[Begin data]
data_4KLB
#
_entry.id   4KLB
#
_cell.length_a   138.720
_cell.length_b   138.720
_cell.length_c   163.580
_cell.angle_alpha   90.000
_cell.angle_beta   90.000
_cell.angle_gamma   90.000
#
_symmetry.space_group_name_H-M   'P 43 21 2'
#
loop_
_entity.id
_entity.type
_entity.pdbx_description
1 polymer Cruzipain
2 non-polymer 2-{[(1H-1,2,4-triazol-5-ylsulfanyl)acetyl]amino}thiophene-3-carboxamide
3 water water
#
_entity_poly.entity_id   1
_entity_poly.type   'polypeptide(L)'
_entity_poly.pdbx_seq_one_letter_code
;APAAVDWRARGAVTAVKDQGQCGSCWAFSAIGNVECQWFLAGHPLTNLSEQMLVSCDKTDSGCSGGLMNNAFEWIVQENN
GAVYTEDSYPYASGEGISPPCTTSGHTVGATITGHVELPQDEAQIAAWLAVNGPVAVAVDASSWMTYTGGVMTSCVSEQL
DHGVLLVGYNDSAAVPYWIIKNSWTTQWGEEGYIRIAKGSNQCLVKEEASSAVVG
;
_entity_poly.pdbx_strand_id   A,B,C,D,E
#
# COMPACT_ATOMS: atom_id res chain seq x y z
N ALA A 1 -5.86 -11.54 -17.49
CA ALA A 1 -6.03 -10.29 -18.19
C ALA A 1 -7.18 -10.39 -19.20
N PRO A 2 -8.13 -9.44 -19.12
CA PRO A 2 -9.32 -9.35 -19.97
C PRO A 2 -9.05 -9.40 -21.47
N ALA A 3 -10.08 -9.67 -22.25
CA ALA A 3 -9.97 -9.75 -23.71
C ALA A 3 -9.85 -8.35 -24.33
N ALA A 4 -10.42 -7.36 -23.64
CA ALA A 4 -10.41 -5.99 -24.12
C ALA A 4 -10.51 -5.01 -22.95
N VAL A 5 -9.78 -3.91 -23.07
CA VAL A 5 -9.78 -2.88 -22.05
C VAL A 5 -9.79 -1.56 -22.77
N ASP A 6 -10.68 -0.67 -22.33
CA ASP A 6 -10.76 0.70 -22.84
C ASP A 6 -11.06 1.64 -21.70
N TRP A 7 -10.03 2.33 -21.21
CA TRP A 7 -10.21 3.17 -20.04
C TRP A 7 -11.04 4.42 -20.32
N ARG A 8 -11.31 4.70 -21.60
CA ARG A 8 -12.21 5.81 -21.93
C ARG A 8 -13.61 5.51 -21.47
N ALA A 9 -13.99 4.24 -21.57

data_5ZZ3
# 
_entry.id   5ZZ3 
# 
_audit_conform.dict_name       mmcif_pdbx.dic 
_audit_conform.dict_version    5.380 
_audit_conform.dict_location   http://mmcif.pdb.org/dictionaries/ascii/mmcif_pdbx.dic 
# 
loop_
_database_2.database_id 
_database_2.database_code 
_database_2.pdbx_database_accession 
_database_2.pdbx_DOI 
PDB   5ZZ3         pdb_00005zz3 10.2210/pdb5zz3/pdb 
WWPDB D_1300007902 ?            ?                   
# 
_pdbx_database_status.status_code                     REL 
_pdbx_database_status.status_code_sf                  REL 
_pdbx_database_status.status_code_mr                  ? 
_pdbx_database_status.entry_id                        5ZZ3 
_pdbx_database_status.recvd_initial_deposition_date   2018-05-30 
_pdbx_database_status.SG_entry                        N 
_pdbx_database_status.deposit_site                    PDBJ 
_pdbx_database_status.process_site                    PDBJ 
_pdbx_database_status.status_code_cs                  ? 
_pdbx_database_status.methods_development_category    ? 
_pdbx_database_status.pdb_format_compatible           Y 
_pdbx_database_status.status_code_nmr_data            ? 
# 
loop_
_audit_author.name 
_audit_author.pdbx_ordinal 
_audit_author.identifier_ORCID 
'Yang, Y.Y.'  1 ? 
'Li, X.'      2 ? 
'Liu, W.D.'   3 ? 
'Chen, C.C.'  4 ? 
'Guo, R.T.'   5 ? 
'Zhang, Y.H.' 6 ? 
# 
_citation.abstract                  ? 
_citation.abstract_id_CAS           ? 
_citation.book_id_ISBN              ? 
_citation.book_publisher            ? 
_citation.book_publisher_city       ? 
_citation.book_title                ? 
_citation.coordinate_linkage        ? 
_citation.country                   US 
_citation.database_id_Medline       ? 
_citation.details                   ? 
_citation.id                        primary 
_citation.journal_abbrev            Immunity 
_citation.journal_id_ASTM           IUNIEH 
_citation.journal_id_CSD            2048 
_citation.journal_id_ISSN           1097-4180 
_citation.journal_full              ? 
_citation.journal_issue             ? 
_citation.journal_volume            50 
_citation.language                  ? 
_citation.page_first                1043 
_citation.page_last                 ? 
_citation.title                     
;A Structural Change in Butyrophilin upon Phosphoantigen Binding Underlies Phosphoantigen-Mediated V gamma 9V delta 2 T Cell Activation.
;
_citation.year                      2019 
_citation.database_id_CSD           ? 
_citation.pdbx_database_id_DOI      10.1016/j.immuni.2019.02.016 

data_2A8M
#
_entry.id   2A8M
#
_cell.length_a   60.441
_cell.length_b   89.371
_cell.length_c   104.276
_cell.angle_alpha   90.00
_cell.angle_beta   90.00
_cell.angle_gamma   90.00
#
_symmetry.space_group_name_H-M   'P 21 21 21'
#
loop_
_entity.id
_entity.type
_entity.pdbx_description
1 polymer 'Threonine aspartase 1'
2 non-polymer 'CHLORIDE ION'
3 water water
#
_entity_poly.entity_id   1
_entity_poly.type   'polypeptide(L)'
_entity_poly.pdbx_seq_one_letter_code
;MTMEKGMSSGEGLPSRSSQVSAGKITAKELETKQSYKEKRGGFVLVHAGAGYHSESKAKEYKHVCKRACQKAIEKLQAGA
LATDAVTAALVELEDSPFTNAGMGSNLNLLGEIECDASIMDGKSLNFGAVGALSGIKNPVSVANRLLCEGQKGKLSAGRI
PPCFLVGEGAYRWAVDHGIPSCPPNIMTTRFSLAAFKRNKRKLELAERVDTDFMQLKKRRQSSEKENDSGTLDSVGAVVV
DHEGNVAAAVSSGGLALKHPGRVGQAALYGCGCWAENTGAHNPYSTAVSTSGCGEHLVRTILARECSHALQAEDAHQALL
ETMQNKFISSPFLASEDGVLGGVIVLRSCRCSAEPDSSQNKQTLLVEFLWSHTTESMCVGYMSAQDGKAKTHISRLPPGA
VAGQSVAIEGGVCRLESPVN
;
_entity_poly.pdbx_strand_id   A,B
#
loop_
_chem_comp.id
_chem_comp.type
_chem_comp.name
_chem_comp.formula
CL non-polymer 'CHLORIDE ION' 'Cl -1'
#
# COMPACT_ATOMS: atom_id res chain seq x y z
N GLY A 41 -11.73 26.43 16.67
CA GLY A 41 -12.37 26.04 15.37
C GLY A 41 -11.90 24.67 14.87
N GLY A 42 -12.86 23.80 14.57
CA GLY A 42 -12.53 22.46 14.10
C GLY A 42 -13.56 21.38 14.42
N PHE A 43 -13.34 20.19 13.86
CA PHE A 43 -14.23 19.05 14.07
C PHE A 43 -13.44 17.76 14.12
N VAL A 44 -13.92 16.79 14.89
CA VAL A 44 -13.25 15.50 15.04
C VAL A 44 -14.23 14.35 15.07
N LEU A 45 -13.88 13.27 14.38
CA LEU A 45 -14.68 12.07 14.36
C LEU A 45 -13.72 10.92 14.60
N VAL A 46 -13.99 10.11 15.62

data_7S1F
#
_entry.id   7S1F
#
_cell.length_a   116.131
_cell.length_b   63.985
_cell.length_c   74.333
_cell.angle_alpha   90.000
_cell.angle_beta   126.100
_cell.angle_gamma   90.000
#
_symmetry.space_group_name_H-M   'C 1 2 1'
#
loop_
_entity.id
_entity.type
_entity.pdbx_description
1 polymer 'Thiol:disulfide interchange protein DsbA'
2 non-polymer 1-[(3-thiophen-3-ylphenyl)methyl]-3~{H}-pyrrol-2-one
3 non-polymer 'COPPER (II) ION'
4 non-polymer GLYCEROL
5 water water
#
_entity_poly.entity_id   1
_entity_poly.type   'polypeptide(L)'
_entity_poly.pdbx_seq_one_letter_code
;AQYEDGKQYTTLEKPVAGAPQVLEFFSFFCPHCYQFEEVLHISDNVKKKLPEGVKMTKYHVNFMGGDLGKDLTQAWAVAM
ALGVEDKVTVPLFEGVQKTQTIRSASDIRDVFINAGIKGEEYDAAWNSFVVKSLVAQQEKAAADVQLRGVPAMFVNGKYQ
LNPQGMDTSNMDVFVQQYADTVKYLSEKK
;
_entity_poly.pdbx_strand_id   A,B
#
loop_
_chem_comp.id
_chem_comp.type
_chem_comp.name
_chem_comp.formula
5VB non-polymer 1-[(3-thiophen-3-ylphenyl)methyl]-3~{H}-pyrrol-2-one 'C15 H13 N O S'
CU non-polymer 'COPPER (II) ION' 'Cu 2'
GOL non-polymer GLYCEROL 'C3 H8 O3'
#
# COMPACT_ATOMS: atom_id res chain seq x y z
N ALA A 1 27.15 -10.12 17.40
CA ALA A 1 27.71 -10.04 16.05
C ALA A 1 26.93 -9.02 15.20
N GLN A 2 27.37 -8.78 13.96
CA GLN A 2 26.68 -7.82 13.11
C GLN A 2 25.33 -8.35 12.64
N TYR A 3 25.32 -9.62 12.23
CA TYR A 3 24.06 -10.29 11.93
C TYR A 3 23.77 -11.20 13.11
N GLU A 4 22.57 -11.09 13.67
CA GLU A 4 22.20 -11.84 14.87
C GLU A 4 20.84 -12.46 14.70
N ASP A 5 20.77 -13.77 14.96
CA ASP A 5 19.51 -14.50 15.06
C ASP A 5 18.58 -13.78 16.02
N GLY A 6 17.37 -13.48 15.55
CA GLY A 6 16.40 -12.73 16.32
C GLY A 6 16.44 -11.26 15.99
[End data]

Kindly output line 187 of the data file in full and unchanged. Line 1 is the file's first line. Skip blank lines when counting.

_cell.length_c   74.333